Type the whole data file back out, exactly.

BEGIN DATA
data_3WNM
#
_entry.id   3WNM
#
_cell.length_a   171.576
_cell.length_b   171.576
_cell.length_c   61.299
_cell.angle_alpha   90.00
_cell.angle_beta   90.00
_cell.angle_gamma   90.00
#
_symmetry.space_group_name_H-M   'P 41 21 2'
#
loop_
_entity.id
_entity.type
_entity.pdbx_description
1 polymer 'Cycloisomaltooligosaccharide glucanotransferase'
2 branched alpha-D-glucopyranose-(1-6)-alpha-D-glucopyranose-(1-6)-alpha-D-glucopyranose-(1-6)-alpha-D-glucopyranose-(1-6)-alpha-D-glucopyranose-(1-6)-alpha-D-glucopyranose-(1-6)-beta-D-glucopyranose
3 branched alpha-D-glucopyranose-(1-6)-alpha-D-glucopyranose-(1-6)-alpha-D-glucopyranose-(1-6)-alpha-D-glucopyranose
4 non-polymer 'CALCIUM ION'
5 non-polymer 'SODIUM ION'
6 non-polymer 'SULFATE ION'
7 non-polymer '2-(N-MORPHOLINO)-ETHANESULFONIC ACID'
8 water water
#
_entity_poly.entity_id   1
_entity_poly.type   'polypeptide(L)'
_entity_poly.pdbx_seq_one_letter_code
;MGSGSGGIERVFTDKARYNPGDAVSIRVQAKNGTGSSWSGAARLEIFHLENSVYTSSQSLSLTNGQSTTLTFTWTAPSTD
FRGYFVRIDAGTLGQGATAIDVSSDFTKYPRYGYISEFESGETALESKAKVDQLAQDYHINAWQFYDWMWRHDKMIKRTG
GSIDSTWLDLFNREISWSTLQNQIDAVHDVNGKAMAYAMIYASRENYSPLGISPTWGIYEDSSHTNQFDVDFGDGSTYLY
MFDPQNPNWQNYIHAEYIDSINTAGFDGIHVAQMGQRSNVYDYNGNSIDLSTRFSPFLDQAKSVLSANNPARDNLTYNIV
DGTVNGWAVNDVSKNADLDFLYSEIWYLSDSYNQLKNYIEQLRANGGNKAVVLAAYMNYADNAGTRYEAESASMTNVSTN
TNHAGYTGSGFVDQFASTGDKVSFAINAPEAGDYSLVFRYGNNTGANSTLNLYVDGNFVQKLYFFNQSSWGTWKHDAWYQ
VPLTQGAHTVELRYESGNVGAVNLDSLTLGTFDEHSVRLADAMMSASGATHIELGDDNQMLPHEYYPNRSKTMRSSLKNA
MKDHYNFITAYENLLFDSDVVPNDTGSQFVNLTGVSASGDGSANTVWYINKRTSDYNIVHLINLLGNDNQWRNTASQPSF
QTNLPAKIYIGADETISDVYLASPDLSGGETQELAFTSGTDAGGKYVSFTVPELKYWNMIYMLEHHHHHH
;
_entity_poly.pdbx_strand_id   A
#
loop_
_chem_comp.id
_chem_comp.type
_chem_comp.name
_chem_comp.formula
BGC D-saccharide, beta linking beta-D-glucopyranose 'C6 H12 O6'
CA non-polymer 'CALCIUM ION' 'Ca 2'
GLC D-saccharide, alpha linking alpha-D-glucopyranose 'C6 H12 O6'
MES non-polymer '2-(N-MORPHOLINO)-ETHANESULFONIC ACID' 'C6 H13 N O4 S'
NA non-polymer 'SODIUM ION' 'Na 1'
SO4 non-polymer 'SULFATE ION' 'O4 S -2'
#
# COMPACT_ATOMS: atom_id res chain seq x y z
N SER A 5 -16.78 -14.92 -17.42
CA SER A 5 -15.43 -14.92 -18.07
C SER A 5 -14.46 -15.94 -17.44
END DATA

data_3WNM
#
_entry.id   3WNM
#
_cell.length_a   171.576
_cell.length_b   171.576
_cell.length_c   61.299
_cell.angle_alpha   90.00
_cell.angle_beta   90.00
_cell.angle_gamma   90.00
#
_symmetry.space_group_name_H-M   'P 41 21 2'
#
loop_
_entity.id
_entity.type
_entity.pdbx_description
1 polymer 'Cycloisomaltooligosaccharide glucanotransferase'
2 branched alpha-D-glucopyranose-(1-6)-alpha-D-glucopyranose-(1-6)-alpha-D-glucopyranose-(1-6)-alpha-D-glucopyranose-(1-6)-alpha-D-glucopyranose-(1-6)-alpha-D-glucopyranose-(1-6)-beta-D-glucopyranose
3 branched alpha-D-glucopyranose-(1-6)-alpha-D-glucopyranose-(1-6)-alpha-D-glucopyranose-(1-6)-alpha-D-glucopyranose
4 non-polymer 'CALCIUM ION'
5 non-polymer 'SODIUM ION'
6 non-polymer 'SULFATE ION'
7 non-polymer '2-(N-MORPHOLINO)-ETHANESULFONIC ACID'
8 water water
#
_entity_poly.entity_id   1
_entity_poly.type   'polypeptide(L)'
_entity_poly.pdbx_seq_one_letter_code
;MGSGSGGIERVFTDKARYNPGDAVSIRVQAKNGTGSSWSGAARLEIFHLENSVYTSSQSLSLTNGQSTTLTFTWTAPSTD
FRGYFVRIDAGTLGQGATAIDVSSDFTKYPRYGYISEFESGETALESKAKVDQLAQDYHINAWQFYDWMWRHDKMIKRTG
GSIDSTWLDLFNREISWSTLQNQIDAVHDVNGKAMAYAMIYASRENYSPLGISPTWGIYEDSSHTNQFDVDFGDGSTYLY
MFDPQNPNWQNYIHAEYIDSINTAGFDGIHVAQMGQRSNVYDYNGNSIDLSTRFSPFLDQAKSVLSANNPARDNLTYNIV
DGTVNGWAVNDVSKNADLDFLYSEIWYLSDSYNQLKNYIEQLRANGGNKAVVLAAYMNYADNAGTRYEAESASMTNVSTN
TNHAGYTGSGFVDQFASTGDKVSFAINAPEAGDYSLVFRYGNNTGANSTLNLYVDGNFVQKLYFFNQSSWGTWKHDAWYQ
VPLTQGAHTVELRYESGNVGAVNLDSLTLGTFDEHSVRLADAMMSASGATHIELGDDNQMLPHEYYPNRSKTMRSSLKNA
MKDHYNFITAYENLLFDSDVVPNDTGSQFVNLTGVSASGDGSANTVWYINKRTSDYNIVHLINLLGNDNQWRNTASQPSF
QTNLPAKIYIGADETISDVYLASPDLSGGETQELAFTSGTDAGGKYVSFTVPELKYWNMIYMLEHHHHHH
;
_entity_poly.pdbx_strand_id   A
#
loop_
_chem_comp.id
_chem_comp.type
_chem_comp.name
_chem_comp.formula
BGC D-saccharide, beta linking beta-D-glucopyranose 'C6 H12 O6'
CA non-polymer 'CALCIUM ION' 'Ca 2'
GLC D-saccharide, alpha linking alpha-D-glucopyranose 'C6 H12 O6'
MES non-polymer '2-(N-MORPHOLINO)-ETHANESULFONIC ACID' 'C6 H13 N O4 S'
NA non-polymer 'SODIUM ION' 'Na 1'
SO4 non-polymer 'SULFATE ION' 'O4 S -2'
#
# COMPACT_ATOMS: atom_id res chain seq x y z
N SER A 5 -16.78 -14.92 -17.42
CA SER A 5 -15.43 -14.92 -18.07
C SER A 5 -14.46 -15.94 -17.44